Home » Sri Lanka Business confidence has hit rock bottom, says CCC chairman

Sri Lanka Business confidence has hit rock bottom, says CCC chairman

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Business confidence in Sri Lanka is at its lowest in years, according to the chairman of the Ceylon Chambers of Commerce Vish Govindasamy.

“Business confidence is probably at its lowest since I’ve been in business. It’s probably the most difficult times that we have faced. But we are resilient,” he told CNBC’

Sri Lanka has faced months of demonstrations over shortages of food and fuel amid the worst economic crisis in the island nation’s history.

Last week, angry protestors stormed the home of Rajapaksa, whom they blame for mismanagement of the crisis, and the president fled the country and resigned days later.

“The businesses are making sure we survive through this difficult time… [but] reforms are absolutely necessary,” Govindasamy said

Fiscal reforms are imperative for the new government, said Roshan Perera, a former director of the Sri Lankan Central Bank said ,.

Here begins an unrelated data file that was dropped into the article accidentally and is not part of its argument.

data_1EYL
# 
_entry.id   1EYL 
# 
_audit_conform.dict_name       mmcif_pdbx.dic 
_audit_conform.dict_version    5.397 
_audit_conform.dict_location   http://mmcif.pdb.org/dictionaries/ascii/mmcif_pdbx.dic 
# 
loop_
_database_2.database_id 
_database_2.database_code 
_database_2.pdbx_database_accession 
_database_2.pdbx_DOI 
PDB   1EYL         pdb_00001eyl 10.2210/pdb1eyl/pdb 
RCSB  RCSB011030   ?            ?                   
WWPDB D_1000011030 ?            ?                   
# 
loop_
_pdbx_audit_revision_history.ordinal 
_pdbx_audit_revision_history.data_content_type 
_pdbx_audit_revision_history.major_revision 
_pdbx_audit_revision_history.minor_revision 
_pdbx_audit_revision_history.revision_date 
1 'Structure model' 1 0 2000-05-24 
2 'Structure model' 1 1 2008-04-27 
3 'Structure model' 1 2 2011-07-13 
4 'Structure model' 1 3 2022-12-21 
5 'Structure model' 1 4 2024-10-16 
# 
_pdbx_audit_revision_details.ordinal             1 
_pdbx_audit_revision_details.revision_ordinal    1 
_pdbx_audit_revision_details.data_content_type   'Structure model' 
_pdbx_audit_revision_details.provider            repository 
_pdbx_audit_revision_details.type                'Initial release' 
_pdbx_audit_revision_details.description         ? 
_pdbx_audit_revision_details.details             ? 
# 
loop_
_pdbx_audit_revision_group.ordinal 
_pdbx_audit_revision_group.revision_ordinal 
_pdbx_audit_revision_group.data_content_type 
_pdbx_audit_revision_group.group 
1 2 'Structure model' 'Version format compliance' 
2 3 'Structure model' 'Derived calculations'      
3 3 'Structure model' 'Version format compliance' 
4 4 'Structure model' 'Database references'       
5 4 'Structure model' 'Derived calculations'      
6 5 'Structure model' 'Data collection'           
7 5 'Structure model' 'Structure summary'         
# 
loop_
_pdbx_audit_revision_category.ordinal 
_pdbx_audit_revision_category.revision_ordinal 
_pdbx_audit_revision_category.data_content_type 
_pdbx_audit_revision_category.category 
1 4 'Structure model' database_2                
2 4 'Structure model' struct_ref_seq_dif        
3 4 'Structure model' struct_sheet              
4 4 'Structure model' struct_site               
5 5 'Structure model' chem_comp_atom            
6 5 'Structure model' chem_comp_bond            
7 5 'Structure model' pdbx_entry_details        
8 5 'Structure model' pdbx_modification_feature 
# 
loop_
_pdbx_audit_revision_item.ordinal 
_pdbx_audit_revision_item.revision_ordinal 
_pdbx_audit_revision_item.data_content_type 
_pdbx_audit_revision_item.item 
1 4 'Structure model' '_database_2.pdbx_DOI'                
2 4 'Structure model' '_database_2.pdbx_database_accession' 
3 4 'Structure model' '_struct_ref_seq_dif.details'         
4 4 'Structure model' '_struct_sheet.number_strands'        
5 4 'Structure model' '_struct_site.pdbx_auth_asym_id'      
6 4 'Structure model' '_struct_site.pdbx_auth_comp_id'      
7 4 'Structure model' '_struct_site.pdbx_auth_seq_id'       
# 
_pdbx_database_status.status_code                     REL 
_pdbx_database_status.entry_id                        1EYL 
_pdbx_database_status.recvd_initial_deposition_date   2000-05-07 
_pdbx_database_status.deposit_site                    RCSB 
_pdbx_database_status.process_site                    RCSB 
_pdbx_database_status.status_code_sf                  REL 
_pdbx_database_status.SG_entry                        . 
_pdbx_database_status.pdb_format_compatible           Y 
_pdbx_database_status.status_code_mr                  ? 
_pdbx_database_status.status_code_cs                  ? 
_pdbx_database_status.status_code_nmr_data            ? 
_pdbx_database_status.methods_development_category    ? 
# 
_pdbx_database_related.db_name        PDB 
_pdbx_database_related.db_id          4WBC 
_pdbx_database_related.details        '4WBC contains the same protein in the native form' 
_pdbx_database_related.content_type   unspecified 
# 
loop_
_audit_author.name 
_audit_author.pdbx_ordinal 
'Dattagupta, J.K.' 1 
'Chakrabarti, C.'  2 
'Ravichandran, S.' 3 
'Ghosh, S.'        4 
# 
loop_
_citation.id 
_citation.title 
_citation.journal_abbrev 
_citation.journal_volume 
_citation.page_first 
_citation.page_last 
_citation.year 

Having the new government in place is probably more important than the ongoing bailout talks with the International Monetary Fund right now, said Perera, who is now a senior research fellow with Colombo-based think tank Advocata Institute.

“The government being in place is actually more critical because they can immediately present an interim budget,” she told CNBC’s Street Signs Asia” on Wednesday.

Perera pointed out that the IMF package is also important as it will help shore up foreign reserves.

“That is important because that gives confidence in terms of our currency as well as in terms of restoring external stability,” she said, adding that engaging with the IMF enables other donors to step in to alleviate the economic hardships being endured by the people.

Perera said higher taxes under the new administration will be inevitable.“We have to understand that we have been living beyond our means for far too long… The day of reckoning has come,” she said, adding that the burden of paying higher taxes would have to be borne by those who can afford it.

She pointed out that households pushed into poverty as a result of the twin blows of the Covid-19 pandemic and the economic crisis need to be cushioned. “You cannot expect them to continue to bear this hardship. So that needs to be addressed through social safety nets, maybe cash transfers,” she said.

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